A few additional tips to keep in mind in this situation:
- The runner should pay attention to first base (as the initial destination), the first base coach (who will signal to advance to second base or “hold up”), and the location of the ball. Being mindful of all three will sharpen a runner’s baserunning instincts, providing a complete understanding of what they should be doing in relation to the location of the ball.
- Once the runner has rounded first base, they should take three to five short but aggressive strides past the base if the first base coach has instructed them to “hold up,” while focusing their eyes squarely on the location of the ball. Rounding first effectively is important, as a few strides past the base and eye contact with the ball and the fielder may encourage the fielder to rush an attempt to get the ball into the infield (leading to a potential error and the opportunity for the runner or any lead runners to advance).
- When running from first base on a ball hit in the infield, there are many factors for the runner to be aware of and several ways to maintain safety while advancing on the basepaths. We will not cover stealing bases in this post, as the rules for allowing base stealing vary across age levels and leagues.
- On ground balls in the infield, the runner should listen to the first base coach while taking off from first and heading for second base. Since the runner cannot overrun second base, he will have to slide if the infield is attempting a play at second. In this case, it’s important to focus on the base and the player covering that base as well as on the location of the ball. The runner now must depend on himself to judge the situation, as they are in the middle of the action and the first and third base coaches are on the periphery.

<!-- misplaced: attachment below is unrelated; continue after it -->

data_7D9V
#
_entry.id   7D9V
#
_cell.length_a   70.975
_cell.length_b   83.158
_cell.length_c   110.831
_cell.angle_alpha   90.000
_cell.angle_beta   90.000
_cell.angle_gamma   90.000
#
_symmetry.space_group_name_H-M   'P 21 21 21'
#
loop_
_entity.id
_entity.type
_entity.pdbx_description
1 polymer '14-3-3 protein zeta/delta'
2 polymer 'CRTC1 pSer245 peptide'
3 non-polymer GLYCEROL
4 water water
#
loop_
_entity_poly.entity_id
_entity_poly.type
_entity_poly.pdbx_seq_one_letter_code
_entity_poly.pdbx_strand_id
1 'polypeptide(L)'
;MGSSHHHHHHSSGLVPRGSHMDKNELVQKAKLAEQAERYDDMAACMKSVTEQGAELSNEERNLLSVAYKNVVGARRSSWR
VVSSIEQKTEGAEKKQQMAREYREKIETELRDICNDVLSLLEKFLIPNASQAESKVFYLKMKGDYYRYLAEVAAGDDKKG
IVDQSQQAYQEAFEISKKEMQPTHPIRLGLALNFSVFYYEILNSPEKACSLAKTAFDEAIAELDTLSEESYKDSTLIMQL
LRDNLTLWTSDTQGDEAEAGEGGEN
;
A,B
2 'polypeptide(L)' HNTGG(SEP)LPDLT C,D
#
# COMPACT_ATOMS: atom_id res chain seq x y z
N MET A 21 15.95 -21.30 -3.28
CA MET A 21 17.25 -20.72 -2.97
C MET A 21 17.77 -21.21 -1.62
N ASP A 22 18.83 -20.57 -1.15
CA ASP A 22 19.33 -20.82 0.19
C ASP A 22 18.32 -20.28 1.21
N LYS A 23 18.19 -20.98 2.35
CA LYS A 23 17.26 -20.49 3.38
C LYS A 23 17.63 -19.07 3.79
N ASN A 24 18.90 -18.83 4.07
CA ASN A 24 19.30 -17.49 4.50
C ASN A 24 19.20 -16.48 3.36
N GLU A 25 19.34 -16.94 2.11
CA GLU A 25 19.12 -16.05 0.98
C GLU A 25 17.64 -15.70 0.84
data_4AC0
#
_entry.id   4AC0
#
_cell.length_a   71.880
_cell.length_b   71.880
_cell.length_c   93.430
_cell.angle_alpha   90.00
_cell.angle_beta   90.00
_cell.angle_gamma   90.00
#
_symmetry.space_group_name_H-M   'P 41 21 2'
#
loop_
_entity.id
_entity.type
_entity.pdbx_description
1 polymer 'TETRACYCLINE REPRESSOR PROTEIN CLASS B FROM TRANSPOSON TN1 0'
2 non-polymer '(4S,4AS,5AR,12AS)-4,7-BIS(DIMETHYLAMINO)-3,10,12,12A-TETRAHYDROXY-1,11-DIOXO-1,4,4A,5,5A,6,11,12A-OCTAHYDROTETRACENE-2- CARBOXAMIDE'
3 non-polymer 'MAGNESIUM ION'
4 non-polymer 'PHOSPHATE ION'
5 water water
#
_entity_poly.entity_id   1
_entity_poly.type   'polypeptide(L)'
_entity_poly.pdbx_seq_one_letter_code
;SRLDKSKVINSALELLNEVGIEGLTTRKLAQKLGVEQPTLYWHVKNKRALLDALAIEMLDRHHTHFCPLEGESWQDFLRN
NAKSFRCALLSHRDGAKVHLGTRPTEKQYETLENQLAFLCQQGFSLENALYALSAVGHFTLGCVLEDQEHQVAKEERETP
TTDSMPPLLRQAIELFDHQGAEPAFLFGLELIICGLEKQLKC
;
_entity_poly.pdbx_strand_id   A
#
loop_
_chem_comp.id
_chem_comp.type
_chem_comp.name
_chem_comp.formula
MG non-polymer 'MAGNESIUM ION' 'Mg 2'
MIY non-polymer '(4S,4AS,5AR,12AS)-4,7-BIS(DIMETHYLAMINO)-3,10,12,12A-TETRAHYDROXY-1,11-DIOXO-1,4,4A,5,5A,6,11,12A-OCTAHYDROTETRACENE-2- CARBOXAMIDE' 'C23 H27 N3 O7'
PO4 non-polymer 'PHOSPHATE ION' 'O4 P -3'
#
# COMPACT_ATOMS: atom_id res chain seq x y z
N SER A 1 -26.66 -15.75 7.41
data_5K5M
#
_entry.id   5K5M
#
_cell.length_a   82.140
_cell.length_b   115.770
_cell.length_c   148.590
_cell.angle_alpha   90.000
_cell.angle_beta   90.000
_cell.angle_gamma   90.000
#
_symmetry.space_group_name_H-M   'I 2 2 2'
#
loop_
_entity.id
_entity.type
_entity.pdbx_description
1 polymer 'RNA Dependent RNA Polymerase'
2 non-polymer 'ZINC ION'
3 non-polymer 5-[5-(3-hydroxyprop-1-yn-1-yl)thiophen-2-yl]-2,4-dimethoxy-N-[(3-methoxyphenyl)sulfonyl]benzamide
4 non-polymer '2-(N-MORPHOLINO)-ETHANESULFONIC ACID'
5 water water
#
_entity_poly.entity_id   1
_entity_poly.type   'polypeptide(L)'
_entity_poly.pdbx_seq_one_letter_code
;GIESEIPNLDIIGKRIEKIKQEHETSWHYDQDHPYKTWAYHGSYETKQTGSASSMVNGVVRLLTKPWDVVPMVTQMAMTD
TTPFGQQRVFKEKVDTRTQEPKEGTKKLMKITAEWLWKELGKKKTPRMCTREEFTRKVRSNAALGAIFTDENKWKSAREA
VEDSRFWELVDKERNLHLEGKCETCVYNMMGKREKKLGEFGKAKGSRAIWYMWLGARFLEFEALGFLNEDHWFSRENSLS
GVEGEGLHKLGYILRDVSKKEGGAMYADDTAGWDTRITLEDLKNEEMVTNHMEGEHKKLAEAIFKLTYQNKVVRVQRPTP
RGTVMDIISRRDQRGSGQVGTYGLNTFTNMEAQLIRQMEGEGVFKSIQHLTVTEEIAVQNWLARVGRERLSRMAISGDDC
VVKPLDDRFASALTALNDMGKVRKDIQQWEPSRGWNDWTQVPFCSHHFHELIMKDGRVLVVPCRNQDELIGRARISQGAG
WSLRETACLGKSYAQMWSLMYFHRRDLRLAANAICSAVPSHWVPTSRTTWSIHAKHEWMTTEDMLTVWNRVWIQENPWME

If there is a play at second, the runner should prepare to slide. The runner should always slide feet-first with their back to the ball to maintain safety. While proper sliding techniques are a separate topic, this is a rule of thumb for runners to keep in mind.
The runner should keep his feet down and, at this level, slide directly at the bag. If there is a play at second and the fielder covering second is attempting a double play, the runner may have to slide, or at least duck, well before they arrive at second. This will allow the player to avoid being hit by the ball as it travels toward the first baseman.
The runner should never slide head-first into second base (or any base at this level of play) to avoid injuries to the head and face, as well as fingers, hands, and arms. (The only acceptable situation for a player at this level to slide head-first is on a pick-off attempt where the player has no momentum from running and must dive back to the base.)
On an infield ball where there is no attempted play at second, the runner should advance to second and stay on his feet, slowing down when close to the base. He should only round the base slightly if the ball is within his sightline (i.e., to the third-base side of second).